I came across an interesting mistranslation recently (well, I come across quite a few around Sicily, but you get used to the more ordinary ones after a while). Continue reading
What it Takes
I’ve been thinking recently of lots of the finer details of learning a second language. Maybe that’s because I’ve because I’ve been doing some speaking examining, and that really requires you to pay close attention to what people are (and aren’t!) saying. Continue reading
The Short and Curlies
You may want to have a quick look at this old post, about the word hedgehog. before reading this one. The main thing to take from it is that urchin originally referred to hedgehogs. Continue reading
I don’t have enough time to finish this project!
What time is it?
I’ve been to France four times.
Three times two is six.
Those four sentences are all pretty simple, aren’t they? They’re the kind of sentences you might use in everyday situations without thinking about them. But look more closely at that word they all have in common: time. Continue reading
This morning I passed a touristy apron at a stall here in Palermo. It featured a map of Italy with different regional types of pasta. I spotted the word reginetta (beauty queen/young queen). I’d never seen the word before, but assumed it was a diminuitive form of regina (queen), as the suffix -etta is often used as a (usually) feminine diminuitive form in Italian.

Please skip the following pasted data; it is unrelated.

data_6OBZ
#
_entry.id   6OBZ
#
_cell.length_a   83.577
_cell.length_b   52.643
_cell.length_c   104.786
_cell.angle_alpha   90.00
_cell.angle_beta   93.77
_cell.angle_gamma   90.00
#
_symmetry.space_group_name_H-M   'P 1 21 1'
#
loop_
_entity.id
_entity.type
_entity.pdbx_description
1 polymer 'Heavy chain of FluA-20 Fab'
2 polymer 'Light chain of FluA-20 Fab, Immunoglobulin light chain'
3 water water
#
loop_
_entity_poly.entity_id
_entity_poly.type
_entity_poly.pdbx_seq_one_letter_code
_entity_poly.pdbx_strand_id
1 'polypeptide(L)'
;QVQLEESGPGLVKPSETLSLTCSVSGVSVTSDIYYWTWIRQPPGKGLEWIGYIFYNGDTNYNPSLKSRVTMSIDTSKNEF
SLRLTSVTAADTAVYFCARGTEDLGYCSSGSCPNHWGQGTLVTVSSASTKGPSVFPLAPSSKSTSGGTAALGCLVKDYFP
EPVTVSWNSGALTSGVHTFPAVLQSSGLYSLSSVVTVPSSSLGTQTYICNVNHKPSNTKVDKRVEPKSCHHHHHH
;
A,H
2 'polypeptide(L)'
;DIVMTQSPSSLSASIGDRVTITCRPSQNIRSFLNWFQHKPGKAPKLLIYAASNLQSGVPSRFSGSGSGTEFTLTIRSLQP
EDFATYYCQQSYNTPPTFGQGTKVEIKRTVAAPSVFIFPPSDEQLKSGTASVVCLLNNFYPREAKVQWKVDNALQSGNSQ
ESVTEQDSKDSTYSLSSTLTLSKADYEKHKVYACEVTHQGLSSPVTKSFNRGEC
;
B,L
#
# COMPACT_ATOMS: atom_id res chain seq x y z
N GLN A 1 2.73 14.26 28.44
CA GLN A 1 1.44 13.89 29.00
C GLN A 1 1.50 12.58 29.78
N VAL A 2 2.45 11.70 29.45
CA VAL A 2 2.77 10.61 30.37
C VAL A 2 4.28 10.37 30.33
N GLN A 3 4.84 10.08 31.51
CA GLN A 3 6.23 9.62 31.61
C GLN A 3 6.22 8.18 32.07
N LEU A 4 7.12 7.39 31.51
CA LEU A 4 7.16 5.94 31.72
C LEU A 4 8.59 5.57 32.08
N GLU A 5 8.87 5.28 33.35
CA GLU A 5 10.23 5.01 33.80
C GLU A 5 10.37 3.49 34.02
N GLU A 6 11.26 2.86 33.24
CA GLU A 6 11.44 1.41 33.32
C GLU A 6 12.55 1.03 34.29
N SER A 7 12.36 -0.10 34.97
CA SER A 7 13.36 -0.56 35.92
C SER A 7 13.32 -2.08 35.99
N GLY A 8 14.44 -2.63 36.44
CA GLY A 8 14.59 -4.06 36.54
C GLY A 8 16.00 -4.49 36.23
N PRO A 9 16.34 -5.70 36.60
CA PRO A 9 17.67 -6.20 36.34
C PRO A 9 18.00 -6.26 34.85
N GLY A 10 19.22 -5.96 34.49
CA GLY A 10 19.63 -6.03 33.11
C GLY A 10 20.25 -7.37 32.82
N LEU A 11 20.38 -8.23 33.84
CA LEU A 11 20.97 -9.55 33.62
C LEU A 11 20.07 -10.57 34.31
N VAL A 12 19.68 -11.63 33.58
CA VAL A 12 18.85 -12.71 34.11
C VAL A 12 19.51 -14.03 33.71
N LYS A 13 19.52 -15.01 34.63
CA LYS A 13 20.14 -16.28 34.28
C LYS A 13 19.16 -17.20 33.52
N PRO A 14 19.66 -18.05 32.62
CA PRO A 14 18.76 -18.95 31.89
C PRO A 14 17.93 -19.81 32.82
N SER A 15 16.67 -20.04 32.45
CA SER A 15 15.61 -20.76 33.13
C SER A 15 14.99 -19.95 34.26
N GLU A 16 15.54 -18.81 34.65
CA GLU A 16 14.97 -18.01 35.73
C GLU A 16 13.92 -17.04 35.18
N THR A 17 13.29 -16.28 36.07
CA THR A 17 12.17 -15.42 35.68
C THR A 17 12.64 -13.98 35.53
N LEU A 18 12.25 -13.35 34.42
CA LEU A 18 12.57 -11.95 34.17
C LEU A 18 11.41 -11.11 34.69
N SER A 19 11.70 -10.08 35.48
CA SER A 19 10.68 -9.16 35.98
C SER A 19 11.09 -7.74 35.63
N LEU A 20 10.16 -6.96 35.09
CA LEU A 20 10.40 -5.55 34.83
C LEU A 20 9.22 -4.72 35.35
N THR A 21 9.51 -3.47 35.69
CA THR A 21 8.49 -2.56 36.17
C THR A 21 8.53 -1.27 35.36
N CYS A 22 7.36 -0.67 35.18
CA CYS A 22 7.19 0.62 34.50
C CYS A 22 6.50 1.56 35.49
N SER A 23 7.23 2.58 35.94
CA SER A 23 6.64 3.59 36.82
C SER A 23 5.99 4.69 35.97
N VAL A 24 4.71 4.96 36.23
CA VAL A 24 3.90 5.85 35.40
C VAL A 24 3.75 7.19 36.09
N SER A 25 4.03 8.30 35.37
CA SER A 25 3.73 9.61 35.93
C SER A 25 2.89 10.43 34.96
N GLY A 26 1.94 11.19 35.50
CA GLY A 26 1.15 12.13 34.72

Just like the -ette suffix in English, borrowed from French, and found in words like cigarette, etiquette, majorette, among many others. Just after seeing reginetta though, a particularly interesting example came to mind: coquette. Continue reading
I Was Sat There…
You might have noticed this structure used by native speakers, particularly from Ireland or the UK. And you might have thought: Well that’s not right. It should be I was sitting there, shouldn’t it?
Yes, it should. But also, well, not really, no. Let’s investigate… Continue reading
We Don’t Hear You!
This sentence is one any English teacher working online has possibly heard quite often recently. Or, more likely, We don’t listen you!
Of course, We don’t listen you is clearly not the correct sentence to use if your teacher’s been rendered momentarily inaudible. But what about We don’t hear you!? To a native speaker, that’s clearly not correct either. But why? Continue reading